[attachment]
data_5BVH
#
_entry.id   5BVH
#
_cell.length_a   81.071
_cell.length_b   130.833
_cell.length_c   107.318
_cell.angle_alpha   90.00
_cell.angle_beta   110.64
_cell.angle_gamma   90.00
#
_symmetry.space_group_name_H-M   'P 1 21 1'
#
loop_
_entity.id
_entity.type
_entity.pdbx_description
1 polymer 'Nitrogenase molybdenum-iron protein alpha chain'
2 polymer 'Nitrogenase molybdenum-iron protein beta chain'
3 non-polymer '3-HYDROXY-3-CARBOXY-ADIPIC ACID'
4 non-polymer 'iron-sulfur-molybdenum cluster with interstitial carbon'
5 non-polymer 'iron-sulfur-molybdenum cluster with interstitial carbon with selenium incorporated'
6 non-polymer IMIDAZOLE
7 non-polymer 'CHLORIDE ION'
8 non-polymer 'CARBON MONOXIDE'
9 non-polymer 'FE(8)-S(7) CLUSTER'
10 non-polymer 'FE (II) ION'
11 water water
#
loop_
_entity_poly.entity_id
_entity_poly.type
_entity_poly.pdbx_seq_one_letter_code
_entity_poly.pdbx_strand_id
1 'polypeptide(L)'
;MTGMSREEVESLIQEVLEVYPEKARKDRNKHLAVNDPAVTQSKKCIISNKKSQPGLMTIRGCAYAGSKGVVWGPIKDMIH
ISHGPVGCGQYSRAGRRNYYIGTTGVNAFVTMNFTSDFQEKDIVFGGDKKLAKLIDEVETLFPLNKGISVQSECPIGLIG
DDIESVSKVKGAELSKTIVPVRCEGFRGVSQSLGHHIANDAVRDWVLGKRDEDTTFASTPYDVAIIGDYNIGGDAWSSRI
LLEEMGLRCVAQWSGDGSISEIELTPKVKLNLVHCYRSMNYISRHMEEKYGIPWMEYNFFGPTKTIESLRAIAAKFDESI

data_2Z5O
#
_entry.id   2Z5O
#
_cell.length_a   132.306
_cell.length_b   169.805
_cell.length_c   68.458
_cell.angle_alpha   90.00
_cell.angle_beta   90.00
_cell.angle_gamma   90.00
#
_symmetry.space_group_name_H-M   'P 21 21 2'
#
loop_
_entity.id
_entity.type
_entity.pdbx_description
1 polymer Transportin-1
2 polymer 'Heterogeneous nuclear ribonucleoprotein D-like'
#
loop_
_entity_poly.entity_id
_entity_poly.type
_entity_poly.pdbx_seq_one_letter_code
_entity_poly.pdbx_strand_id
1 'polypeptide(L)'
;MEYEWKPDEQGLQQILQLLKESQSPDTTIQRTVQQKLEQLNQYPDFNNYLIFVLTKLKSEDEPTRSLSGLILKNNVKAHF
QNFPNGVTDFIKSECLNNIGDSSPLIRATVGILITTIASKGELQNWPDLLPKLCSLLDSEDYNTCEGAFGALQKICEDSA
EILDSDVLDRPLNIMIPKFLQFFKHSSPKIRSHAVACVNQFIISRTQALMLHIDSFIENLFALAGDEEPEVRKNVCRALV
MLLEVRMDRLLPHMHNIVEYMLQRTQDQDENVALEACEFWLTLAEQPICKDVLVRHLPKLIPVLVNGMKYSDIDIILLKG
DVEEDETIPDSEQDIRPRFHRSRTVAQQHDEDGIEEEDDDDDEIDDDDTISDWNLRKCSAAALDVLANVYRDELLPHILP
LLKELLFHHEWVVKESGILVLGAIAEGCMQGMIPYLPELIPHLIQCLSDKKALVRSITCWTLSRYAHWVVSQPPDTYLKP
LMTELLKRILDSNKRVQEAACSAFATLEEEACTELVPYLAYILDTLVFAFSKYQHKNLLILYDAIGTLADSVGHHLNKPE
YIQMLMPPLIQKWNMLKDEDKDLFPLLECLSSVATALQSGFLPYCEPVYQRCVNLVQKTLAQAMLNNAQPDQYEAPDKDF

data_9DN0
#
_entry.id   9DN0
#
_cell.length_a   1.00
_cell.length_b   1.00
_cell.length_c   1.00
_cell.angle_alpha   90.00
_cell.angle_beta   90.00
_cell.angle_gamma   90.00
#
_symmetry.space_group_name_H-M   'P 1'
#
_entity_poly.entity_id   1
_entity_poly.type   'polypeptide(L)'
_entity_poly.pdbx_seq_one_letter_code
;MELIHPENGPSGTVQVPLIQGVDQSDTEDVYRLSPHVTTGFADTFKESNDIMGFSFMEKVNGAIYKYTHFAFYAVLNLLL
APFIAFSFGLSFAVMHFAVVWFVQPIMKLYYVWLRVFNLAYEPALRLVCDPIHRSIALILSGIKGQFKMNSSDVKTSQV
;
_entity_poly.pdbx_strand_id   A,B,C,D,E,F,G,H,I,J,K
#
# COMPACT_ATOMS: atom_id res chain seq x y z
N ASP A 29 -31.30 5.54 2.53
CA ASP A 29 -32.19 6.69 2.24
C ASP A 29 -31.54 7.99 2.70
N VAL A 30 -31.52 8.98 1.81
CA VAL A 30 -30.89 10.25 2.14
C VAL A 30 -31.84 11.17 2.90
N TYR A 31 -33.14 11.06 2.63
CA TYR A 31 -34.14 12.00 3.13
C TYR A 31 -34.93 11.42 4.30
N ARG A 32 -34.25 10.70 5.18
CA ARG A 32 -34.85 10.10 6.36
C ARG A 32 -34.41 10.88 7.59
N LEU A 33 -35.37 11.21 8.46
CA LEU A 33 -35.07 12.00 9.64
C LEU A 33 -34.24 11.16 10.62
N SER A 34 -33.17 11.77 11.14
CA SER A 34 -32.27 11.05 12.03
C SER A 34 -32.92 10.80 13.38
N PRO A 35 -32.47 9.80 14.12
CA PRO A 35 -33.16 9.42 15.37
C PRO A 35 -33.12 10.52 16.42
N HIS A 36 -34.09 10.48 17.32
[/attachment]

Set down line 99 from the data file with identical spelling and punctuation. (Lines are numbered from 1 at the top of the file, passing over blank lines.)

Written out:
N VAL A 30 -31.52 8.98 1.81